ReACH Achondroplasia Registry

For public

In genetic language, achondroplasia is an autosomal dominant condition which may be inherited or inborn. What this means is that the gene responsible for achondroplasia lies on a chromosome that is neither X or Y chromosome, that one needs only one copy of that gene mutated to have Achondroplasia, and that parents who both have normal statures can give birth to a baby with Achondroplasia.

In growing long bones, such as those found in the arms and legs, there are two types of tissue – bone (which is the hard, mineralized portion) and cartilage (which is the softer, elastic portion). All long bones begin as a cartilage tissue, where specialized cells, called chondrocytes, divide, lay down a specific kind of extracellular matrix and enlarge – all these three processes contribute to growth. Evolutionary speaking, humans need to grow rapidly after birth, simply because, historically, there were many other organisms around that were bigger and tried to eat us. The ability to survive in such hostile environment dictated a rapid postnatal growth. Today these predators are no longer a threat, but we still grow rapidly after birth. However, within our terrestrial environment, the advantage of growing quickly early in life is also outweighed by many disadvantages of growing too large (these disadvantages start showing themselves when someone is taller than approximately 190 cm). Therefore, evolution has programmed our bodies to stop growing when we reach maturity around 18 years of age. This is different compared to water animals – because water supports an increasing body weight much better than air. For many water animals the advantage of getting bigger remains good for life – this is why fish continue growing for most of their life.

But back to humans with their restricted growth. We stop growing because our brain ceases to produce growth hormone. Growth hormone can cause cells to divide and also acts as a survival factor for chondrocytes. Being a chondrocyte is a tough job, one has to divide and make matrix for many years in the environment with is poor in nutrients and oxygen – growing cartilage contains no blood vessels, which limits supply of nutrients and oxygen. Another adversary is the bone tissue itself. Bone cells continuously replace cartilage in the growing skeleton. When our bodies cease to produce growth hormone, the growing cartilage disappears and is replaced by bone. This is why our bones cannot restart their growth later in life, there is no growing cartilage left. Apart from the central growth regulation mediated by growth hormone produced by our brains, there are many other molecules that regulate cartilage growth locally, i.e. they are produced in cartilage and act on cartilage. One of the major negative regulators is FGFR3, the gene that is affected in Achondroplasia.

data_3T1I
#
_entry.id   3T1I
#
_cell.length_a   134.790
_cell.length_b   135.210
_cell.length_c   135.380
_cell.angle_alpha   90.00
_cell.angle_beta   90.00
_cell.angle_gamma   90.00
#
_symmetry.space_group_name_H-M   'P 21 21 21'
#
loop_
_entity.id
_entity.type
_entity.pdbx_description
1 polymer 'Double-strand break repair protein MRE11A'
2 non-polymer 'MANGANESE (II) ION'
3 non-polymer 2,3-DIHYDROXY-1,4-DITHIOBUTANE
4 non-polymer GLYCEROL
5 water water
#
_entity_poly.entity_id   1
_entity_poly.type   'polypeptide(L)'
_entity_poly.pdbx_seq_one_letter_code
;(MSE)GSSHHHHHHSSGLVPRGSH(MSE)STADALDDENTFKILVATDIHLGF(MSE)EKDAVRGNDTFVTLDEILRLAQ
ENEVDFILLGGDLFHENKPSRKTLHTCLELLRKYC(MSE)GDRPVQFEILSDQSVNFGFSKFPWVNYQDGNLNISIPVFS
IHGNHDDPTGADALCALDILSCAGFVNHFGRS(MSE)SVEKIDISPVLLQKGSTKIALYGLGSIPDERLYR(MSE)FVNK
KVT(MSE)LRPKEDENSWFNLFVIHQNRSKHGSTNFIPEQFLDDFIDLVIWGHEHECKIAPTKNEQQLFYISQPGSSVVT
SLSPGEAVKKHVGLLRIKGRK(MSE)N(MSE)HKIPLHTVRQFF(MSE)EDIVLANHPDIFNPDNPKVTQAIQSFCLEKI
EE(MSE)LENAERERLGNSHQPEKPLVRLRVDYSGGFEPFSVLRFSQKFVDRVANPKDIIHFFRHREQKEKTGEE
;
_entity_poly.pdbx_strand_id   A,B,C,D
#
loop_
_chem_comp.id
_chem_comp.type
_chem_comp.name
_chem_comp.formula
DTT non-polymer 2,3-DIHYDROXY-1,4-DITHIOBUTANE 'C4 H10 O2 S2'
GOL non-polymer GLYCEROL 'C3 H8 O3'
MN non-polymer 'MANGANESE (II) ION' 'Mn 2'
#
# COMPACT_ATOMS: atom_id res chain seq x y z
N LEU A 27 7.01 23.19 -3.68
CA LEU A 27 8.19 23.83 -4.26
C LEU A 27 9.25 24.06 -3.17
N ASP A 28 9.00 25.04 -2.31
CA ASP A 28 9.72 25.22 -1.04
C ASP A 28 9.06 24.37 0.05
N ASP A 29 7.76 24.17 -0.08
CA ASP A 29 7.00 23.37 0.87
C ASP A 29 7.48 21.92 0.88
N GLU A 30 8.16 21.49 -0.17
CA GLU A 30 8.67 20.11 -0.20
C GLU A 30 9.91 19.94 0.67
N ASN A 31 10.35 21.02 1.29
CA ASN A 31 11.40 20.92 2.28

FGFR3, or fibroblast growth factor receptor 3, in its normal function acts as a brake on growth, making sure that our bones lengthen just enough and not too much. Mechanistically, FGFR3 is a receptor for a communication signal called FGF, or fibroblast growth factor. FGF delivers its signal to chondrocyte, which instructs the chondrocyte to stop growing or grow less. One can imagine this communication between chondrocytes simply resembles a human language. The tool of communication is the spoken word, and we have ears to listen and understand to what others have to tell us. In growing cartilage, the FGF is the word, and FGFR3 is the ear on the surface of the chondrocyte which it uses to ‘hear’ the message FGF is trying to deliver. The problem in achondroplasia is that FGFR3 contains a mutation that makes it more sensitive. Therefore, its response to the FGF signal is increased just as if you have sensitive hearing, you will hear more sounds. In cartilage, the message delivered by FGF to chondrocytes is ‘do not grow’. Normally this restricts chondrocyte growth just a bit. But when the FGFR3 is more sensitive, it ‘hears’ more the FGF. As a result, chondrocytes grow less than normal. Ultimately, this leads to short stature and other malformations associated with Achondroplasia.

The pathological FGFR3 function in achondroplasia may be fixed, and if we do so successfully we will find the cure for Achondroplasia. Several kinds of research are being done to accomplish that. The basic research on achondroplasia tries to understand the basic mechanics of how FGFR3 affects chondrocyte behavior. There are many other protein molecules involved in the regulation of chondrocyte by FGFR3, and scientists are trying to identify them and understand their function. Clinical research, on the other hand, tries to understand the manifestations of achondroplasia at the level of entire organism, e.g. the patient. Positioned between the two is the research on development of drugs which inhibit FGFR3 or other molecules it uses to regulate chondrocyte behavior, in order to reverse FGFR3 effects on chondrocyte. We first have to understand how FGFR3 works, than discover or invent molecules which inhibit FGFR3 function, and finally, successfully apply those molecules in clinical achondroplasia treatment. As with many other conditions, the quest for achondroplasia treatment is a complex and difficult journey which requires continuous effort of scientists from many different fields.

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